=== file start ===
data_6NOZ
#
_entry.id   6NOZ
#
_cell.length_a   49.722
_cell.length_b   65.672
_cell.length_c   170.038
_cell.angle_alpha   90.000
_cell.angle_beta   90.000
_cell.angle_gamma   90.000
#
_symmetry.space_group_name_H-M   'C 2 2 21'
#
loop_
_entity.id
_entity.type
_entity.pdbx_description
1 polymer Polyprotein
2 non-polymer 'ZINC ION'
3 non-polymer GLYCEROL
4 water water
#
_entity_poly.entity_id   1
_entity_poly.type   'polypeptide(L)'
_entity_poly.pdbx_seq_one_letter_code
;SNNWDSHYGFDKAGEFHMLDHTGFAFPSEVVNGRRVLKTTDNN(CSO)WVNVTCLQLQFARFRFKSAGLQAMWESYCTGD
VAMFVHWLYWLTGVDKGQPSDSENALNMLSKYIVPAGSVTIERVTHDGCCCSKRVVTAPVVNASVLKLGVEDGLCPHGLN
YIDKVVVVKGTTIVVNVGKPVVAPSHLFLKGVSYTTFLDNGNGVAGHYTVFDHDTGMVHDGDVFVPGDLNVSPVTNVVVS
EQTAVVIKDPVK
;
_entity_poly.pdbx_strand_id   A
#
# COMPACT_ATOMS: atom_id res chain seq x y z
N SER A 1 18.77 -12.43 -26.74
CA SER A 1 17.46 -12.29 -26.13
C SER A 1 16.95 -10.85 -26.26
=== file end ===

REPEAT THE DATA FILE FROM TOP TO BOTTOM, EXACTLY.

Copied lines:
data_6NOZ
#
_entry.id   6NOZ
#
_cell.length_a   49.722
_cell.length_b   65.672
_cell.length_c   170.038
_cell.angle_alpha   90.000
_cell.angle_beta   90.000
_cell.angle_gamma   90.000
#
_symmetry.space_group_name_H-M   'C 2 2 21'
#
loop_
_entity.id
_entity.type
_entity.pdbx_description
1 polymer Polyprotein
2 non-polymer 'ZINC ION'
3 non-polymer GLYCEROL
4 water water
#
_entity_poly.entity_id   1
_entity_poly.type   'polypeptide(L)'
_entity_poly.pdbx_seq_one_letter_code
;SNNWDSHYGFDKAGEFHMLDHTGFAFPSEVVNGRRVLKTTDNN(CSO)WVNVTCLQLQFARFRFKSAGLQAMWESYCTGD
VAMFVHWLYWLTGVDKGQPSDSENALNMLSKYIVPAGSVTIERVTHDGCCCSKRVVTAPVVNASVLKLGVEDGLCPHGLN
YIDKVVVVKGTTIVVNVGKPVVAPSHLFLKGVSYTTFLDNGNGVAGHYTVFDHDTGMVHDGDVFVPGDLNVSPVTNVVVS
EQTAVVIKDPVK
;
_entity_poly.pdbx_strand_id   A
#
# COMPACT_ATOMS: atom_id res chain seq x y z
N SER A 1 18.77 -12.43 -26.74
CA SER A 1 17.46 -12.29 -26.13
C SER A 1 16.95 -10.85 -26.26